# Topic Archive: truth

NY Philosophical Logic GroupMonday, November 10, 20145:00 pmNYU Philosophy, 5 Washington Place, Room 302

# Does definiteness-of-truth follow from definiteness-of-objects?

The City University of New York

This talk — a mix of mathematics and philosophy — concerns the extent to which we may infer definiteness of truth in a mathematical context from definiteness of the underlying objects and structure of that context. The philosophical analysis is based in part on the mathematical observation that the satisfaction relation for model-theoretic truth is less absolute than often supposed.  Specifically, two models of set theory can have the same natural numbers and the same structure of arithmetic in common, yet disagree about whether a particular arithmetic sentence is true in that structure. In other words, two models can have the same arithmetic objects and the same formulas and sentences in the language of arithmetic, yet disagree on their corresponding theories of truth for those objects. Similarly, two models of set theory can have the same natural numbers, the same arithmetic structure, and the same arithmetic truth, yet disagree on their truths-about-truth, and so on at any desired level of the iterated truth-predicate hierarchy.  These mathematical observations, for which I shall strive to give a very gentle proof in the talk (using only elementary classical methods), suggest that a philosophical commitment to the determinate nature of the theory of truth for a structure cannot be seen as a consequence solely of the determinateness of the structure in which that truth resides. The determinate nature of arithmetic truth, for example, is not a consequence of the determinate nature of the arithmetic structure N = {0,1,2,…} itself, but rather seems to be an additional higher-order commitment requiring its own analysis and justification.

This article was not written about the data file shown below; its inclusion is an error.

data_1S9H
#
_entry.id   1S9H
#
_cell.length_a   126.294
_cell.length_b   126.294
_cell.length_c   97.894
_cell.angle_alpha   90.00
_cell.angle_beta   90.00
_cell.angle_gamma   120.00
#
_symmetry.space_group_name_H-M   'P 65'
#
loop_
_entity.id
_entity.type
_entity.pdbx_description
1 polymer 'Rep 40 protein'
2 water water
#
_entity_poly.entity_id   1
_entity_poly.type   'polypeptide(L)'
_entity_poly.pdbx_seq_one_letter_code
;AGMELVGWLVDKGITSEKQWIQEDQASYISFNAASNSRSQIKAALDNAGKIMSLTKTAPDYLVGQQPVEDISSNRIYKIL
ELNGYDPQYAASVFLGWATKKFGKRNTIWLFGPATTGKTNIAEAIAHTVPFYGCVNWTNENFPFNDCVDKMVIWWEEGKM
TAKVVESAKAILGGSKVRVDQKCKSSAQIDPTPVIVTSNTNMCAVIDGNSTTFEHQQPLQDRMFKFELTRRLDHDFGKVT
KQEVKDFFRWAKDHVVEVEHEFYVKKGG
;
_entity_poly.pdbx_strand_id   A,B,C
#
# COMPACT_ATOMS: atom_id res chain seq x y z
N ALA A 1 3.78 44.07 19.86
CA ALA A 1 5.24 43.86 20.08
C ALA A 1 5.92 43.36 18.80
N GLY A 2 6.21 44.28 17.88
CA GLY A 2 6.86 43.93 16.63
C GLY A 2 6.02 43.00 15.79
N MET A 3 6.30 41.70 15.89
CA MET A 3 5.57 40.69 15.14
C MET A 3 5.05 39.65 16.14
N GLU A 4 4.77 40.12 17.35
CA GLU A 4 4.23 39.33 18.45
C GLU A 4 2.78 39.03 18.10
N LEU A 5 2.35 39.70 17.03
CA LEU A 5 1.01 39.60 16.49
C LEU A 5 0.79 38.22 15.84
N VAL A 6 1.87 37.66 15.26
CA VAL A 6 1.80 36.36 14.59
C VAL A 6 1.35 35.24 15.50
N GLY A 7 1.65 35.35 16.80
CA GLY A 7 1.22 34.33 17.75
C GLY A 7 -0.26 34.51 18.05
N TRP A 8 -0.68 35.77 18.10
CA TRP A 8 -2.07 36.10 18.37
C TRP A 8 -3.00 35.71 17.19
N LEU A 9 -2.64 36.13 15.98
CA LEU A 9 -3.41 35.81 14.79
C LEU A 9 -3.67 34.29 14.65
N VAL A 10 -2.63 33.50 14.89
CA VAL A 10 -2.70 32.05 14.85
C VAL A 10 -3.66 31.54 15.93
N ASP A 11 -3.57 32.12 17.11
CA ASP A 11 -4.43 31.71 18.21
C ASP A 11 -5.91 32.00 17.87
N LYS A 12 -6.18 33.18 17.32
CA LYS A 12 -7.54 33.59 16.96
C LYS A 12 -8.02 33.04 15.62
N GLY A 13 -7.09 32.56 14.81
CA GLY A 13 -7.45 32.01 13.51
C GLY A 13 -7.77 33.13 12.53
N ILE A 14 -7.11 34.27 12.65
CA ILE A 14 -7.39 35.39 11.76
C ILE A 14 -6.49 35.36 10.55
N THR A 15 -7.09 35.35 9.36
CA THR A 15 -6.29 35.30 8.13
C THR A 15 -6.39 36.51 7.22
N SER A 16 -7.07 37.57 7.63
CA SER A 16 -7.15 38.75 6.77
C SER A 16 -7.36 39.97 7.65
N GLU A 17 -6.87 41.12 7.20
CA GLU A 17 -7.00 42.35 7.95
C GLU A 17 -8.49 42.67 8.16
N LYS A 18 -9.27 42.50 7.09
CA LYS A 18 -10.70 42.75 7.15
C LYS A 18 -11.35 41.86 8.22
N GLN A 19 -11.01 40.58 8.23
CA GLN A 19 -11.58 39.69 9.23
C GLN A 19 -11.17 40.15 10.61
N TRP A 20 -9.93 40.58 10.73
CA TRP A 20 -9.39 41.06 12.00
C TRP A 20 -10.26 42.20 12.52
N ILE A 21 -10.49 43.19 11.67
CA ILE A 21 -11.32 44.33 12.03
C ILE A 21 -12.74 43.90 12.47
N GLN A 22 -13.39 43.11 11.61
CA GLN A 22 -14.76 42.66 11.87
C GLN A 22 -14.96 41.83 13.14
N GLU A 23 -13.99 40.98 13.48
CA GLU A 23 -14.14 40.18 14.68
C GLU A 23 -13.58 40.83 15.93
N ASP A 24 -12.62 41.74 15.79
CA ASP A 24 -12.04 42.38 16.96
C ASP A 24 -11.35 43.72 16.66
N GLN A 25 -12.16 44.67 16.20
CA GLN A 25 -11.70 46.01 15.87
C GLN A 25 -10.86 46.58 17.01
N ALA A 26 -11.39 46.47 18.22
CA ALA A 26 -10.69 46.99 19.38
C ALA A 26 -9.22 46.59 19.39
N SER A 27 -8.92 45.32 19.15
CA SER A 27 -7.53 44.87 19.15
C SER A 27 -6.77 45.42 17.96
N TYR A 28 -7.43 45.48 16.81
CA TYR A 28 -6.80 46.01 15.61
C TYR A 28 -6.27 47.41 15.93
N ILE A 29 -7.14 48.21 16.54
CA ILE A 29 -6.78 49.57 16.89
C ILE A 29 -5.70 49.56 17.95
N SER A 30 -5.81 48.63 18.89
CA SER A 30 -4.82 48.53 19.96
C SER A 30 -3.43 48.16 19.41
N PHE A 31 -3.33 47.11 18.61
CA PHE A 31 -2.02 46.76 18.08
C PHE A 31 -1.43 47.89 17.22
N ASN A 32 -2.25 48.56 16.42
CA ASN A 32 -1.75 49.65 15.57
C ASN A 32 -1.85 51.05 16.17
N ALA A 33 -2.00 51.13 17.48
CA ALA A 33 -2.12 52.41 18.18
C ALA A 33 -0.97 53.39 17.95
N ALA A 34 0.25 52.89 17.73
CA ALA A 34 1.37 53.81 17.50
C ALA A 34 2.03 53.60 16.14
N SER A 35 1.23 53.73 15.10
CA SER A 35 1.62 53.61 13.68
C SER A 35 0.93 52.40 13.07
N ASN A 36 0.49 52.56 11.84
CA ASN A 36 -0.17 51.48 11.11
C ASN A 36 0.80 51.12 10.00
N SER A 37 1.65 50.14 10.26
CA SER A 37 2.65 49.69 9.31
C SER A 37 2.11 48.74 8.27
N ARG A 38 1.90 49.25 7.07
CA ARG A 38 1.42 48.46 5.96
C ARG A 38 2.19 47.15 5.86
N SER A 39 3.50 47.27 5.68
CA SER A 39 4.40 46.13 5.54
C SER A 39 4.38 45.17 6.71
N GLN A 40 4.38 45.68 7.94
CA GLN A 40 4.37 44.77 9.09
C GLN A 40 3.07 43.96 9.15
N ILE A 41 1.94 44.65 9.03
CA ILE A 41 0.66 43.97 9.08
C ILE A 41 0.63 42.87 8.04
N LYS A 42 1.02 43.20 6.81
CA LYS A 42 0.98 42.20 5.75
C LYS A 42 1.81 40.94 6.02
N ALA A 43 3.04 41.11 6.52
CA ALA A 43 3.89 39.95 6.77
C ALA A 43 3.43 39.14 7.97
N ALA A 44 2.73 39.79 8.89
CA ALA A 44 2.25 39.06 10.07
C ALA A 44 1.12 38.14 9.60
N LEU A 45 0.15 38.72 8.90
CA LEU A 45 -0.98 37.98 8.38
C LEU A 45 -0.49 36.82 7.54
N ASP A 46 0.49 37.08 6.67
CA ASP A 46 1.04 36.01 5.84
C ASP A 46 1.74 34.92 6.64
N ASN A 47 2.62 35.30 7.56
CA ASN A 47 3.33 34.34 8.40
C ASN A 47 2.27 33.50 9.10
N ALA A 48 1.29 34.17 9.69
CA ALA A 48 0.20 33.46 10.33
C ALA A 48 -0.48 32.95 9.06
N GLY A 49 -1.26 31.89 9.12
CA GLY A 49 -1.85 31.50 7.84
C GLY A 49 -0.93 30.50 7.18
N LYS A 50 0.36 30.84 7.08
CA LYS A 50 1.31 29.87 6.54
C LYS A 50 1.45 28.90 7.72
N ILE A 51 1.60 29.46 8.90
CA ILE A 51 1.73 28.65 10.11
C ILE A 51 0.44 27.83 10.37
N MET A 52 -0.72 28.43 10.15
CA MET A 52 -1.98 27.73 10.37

This work is based on my recent paper, Satisfaction is not absolute, joint with Ruizhi Yang (Fudan University, Shanghai).

CUNY Logic WorkshopFriday, September 27, 20132:00 pmGC 6417

# Satisfaction is not absolute

The City University of New York

I will discuss a number of theorems showing that the satisfaction relation of first-order logic is less absolute than might have been supposed. Two models of set theory $M_1$ and $M_2$, for example, can agree on their natural numbers $langlemathbb{N},{+},{cdot},0,1,{lt}rangle^{M_1}=langlemathbb{N},{+},{cdot},0,1,{lt}rangle^{M_2}$, yet disagree on arithmetic truth: they have a sentence $sigma$ in the language of arithmetic that $M_1$ thinks is true in the natural numbers, yet $M_2$ thinks $negsigma$ there. Two models of set theory can agree on the natural numbers $mathbb{N}$ and on the reals $mathbb{R}$, yet disagree on projective truth. Two models of set theory can have the same natural numbers and have a computable linear order in common, yet disagree about whether this order is well-ordered. Two models of set theory can have a transitive rank initial segment $V_delta$ in common, yet disagree about whether this $V_delta$ is a model of ZFC. The theorems are proved with elementary classical methods.

This is joint work with Ruizhi Yang (Fudan University, Shanghai). We argue, on the basis of these mathematical results, that the definiteness of truth in a structure, such as with arithmetic truth in the standard model of arithmetic, cannot arise solely from the definiteness of the structure itself in which that truth resides; rather, it must be seen as a separate, higher-order ontological commitment.

University of Bristol
Professor Welch (Professor of Mathematical Logic, University of Bristol) conducts research on a broad selection of topics in mathematical and philosophical logic. In set theory, he is a leading researcher on the topics of fine structure and core models, problems concerning determinancy, large cardinals and strong axioms of infinity. He has worked in the philosophy of mathematics on the foundations of set theory and theories of truth. And he has been a central figure in the recently intensified work on infinitary models of computation.